For comparison, consider the life of Alexey Sudayev, who died in 1946 at 34 but left behind the Sudayev submachine gun, PPS-42 and PPS-43. Like Makarov, he was born in a small town, Alatyr’, in what is now the Chuvash Republic. Sudaeyev’s father, a telegraph mechanic, died when the boy was twelve. Alexey finished an industrial school at 17 and started working as a fitter. He went on to a technical college, graduating at 20 and working as a railroad technician in the Urals. At 21, he received his first patent, for a pneumatic platform tipper.
Two years in the army – in the railway forces, mostly as a technician; another patent. After the army, in 1936, at twenty-four, Sudayev entered the Nizhny Novgorod (Gorky) “industrial institute,” more or less a polytechnic; in 1938, he transferred to the artillery academy in Moscow to specialize in weapons design. His graduation design, which also was an automatic pistol, received the highest grade, and Sudayev was posted to a weapons research center to work on an improved SMG. He was 29 when his PPS-42 was adopted by the army. By all signs, Sudayev was a gifted young man who progressed fast through all the required stages. That’s unusual but hardly preternatural.
Igor Stechkin, the developer of the mighty automatic pistol, APS, stood apart from other young designers of his time. Born in Aleksin, near Tula, in 1922, he finished regular school at 18 and, rejected for army service because of poor eyesight, was admitted in 1941 to the same Tula polytechnic where Makarov was scheduled to graduate that year. As in Makarov’s case, the war delayed Stechkin’s graduation. However, his 1948 graduation project (partly under Makarov’s supervision) was out of the ordinary. Stechkin was defending his design for a semi-automatic pistol before a commission of engineering professors. One of them, looking at the technical drawings, skeptically remarked that such a pistol could not, would not fire, ever. The young man, however, already had in his pocket a sample gun made to his design. He drew it and fired three blank shots.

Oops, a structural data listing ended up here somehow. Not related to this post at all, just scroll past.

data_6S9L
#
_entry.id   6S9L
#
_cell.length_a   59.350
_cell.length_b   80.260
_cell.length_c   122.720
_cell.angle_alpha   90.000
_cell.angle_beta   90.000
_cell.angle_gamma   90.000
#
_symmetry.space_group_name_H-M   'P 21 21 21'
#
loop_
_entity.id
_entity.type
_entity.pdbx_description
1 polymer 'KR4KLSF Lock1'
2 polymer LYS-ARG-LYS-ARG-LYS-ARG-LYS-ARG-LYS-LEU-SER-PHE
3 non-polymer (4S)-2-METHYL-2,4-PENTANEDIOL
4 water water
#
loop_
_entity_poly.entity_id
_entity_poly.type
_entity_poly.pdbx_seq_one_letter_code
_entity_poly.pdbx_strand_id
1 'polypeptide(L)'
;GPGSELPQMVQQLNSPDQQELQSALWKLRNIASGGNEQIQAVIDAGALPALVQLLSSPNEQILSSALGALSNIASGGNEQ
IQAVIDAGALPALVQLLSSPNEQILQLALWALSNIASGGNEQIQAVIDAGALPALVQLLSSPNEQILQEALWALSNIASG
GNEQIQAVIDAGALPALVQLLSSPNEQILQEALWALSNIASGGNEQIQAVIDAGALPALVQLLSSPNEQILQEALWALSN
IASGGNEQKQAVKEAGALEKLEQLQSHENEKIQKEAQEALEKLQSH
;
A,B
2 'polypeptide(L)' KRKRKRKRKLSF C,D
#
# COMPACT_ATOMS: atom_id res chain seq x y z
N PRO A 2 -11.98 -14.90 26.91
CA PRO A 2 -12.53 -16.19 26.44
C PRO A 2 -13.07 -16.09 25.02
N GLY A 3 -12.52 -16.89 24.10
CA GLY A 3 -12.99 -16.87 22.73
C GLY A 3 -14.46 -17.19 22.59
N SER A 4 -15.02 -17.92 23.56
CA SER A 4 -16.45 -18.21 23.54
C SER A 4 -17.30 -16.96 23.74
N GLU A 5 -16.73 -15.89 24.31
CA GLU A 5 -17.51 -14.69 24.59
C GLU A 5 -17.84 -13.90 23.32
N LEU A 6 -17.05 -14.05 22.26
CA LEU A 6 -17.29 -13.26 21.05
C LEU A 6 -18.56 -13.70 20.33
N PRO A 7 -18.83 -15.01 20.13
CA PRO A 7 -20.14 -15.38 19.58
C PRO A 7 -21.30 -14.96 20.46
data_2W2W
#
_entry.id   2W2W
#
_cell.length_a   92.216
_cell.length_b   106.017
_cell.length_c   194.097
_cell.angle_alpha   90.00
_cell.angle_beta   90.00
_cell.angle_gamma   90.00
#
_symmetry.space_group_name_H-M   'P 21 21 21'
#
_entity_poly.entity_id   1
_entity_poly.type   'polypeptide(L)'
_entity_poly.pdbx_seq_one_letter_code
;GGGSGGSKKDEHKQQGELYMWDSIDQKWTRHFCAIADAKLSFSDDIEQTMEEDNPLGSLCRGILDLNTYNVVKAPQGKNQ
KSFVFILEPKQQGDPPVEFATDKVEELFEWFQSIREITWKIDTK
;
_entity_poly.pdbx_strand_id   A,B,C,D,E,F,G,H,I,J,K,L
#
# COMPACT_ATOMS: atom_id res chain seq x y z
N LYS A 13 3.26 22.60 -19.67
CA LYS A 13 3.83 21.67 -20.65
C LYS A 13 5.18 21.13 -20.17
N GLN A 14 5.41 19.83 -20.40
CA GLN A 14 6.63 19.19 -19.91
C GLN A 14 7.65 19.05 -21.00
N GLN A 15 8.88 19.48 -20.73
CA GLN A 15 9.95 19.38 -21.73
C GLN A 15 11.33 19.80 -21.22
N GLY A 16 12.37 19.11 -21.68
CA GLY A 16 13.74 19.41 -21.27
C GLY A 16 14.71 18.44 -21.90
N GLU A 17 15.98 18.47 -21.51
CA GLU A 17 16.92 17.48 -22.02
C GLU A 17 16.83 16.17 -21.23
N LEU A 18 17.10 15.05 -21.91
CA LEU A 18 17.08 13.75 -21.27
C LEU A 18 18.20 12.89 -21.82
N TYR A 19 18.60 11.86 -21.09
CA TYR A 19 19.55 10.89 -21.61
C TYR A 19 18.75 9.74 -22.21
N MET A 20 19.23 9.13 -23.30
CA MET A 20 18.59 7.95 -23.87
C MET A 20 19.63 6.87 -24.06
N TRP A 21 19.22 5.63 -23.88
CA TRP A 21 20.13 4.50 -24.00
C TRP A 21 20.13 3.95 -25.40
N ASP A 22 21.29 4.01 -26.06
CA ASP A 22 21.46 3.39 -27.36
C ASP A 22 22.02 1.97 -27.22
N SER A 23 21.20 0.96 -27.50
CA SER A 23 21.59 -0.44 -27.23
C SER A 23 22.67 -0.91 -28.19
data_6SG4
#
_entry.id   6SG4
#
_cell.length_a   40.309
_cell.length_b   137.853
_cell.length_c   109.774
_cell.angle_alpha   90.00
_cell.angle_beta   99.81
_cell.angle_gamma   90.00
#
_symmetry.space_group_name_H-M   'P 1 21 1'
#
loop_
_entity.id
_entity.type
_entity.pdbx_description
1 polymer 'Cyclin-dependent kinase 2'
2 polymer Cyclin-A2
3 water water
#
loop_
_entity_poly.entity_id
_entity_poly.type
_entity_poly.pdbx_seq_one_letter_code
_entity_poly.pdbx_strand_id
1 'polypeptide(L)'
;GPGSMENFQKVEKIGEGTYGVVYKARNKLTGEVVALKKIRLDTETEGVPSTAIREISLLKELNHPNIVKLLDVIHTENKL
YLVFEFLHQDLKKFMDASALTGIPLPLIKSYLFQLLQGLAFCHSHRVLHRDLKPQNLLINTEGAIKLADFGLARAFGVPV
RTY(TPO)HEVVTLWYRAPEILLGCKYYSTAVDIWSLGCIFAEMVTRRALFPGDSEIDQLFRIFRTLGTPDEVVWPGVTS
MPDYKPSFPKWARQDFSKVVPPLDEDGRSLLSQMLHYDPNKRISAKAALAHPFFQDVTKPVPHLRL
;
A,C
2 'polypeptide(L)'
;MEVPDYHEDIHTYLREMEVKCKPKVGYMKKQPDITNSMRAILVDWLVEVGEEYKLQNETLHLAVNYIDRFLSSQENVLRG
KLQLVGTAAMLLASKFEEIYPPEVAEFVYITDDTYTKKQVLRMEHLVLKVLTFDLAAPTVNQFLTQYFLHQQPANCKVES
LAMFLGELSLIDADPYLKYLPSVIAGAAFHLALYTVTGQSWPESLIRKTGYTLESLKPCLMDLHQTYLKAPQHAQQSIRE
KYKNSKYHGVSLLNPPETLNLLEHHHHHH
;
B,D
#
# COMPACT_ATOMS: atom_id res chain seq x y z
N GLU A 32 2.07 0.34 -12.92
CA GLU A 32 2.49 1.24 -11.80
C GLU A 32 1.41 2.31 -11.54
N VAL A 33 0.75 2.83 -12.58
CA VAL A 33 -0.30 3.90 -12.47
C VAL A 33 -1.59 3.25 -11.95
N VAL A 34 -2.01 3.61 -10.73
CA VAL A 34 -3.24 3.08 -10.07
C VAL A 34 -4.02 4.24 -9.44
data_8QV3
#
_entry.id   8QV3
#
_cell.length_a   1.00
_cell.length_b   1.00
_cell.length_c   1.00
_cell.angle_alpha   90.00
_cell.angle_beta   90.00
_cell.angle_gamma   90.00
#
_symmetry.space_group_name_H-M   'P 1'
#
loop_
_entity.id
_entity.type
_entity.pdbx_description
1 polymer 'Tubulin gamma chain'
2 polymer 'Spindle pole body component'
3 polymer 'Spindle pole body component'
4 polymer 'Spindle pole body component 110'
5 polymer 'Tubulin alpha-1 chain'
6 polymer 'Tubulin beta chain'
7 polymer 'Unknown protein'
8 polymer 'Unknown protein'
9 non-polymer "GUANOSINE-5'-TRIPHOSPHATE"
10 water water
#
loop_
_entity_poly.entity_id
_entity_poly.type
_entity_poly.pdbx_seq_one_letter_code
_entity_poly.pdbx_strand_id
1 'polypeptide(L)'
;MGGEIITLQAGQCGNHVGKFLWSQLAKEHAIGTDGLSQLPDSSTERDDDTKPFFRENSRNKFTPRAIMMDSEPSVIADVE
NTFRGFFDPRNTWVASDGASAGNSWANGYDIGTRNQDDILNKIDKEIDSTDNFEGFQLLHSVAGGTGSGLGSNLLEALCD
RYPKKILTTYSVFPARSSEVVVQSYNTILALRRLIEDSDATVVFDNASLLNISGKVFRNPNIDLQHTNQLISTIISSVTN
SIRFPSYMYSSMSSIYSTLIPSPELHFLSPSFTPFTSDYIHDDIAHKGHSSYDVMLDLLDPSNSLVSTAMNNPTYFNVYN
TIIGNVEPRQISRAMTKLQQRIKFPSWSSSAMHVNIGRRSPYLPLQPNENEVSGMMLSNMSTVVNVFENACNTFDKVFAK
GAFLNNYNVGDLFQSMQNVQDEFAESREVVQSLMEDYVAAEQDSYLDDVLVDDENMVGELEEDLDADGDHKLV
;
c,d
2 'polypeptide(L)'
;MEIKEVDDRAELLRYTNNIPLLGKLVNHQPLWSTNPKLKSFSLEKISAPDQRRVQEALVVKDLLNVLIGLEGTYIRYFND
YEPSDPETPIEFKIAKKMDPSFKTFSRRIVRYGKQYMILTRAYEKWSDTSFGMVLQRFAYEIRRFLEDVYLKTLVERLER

Stechkin went on to work on an automatic pistol; his APS adopted by the army in 1951, ten years after he entered college. This is obviously impressive, but one should probably measure this success against the achievements of other Stechkins. The gun designer was a scion of a family remarkable for creativity and perseverance (in addition to its ancient pedigree). His father Yakov, a doctor, graduated from the Moscow University in 1914 and started working in Tula and then Aleksin in 1919-20, amidst the Civil War, hunger and raging epidemics. Later on, especially during and after WWII, Yakov Stechkin earned a reputation as an outstanding surgeon. (There is perhaps a bitter irony in the fact that the son of a surgeon who spent WWII operating in a military hospital devoted his life to developing new weapons.) Yakov’s brother Boris – Igor’s uncle – was a prominent aircraft engine designer; Boris’ son Sergei was an accomplished mathematician. Nikolay Zhukovsky (the Joukowski transform or mapping was named after him) was also a relative.
Having said all this, I suggest taking another look at Mikhail Kalashnikov’s biography, especially up to around 1950. The post is getting quite long, so part 3 is to follow.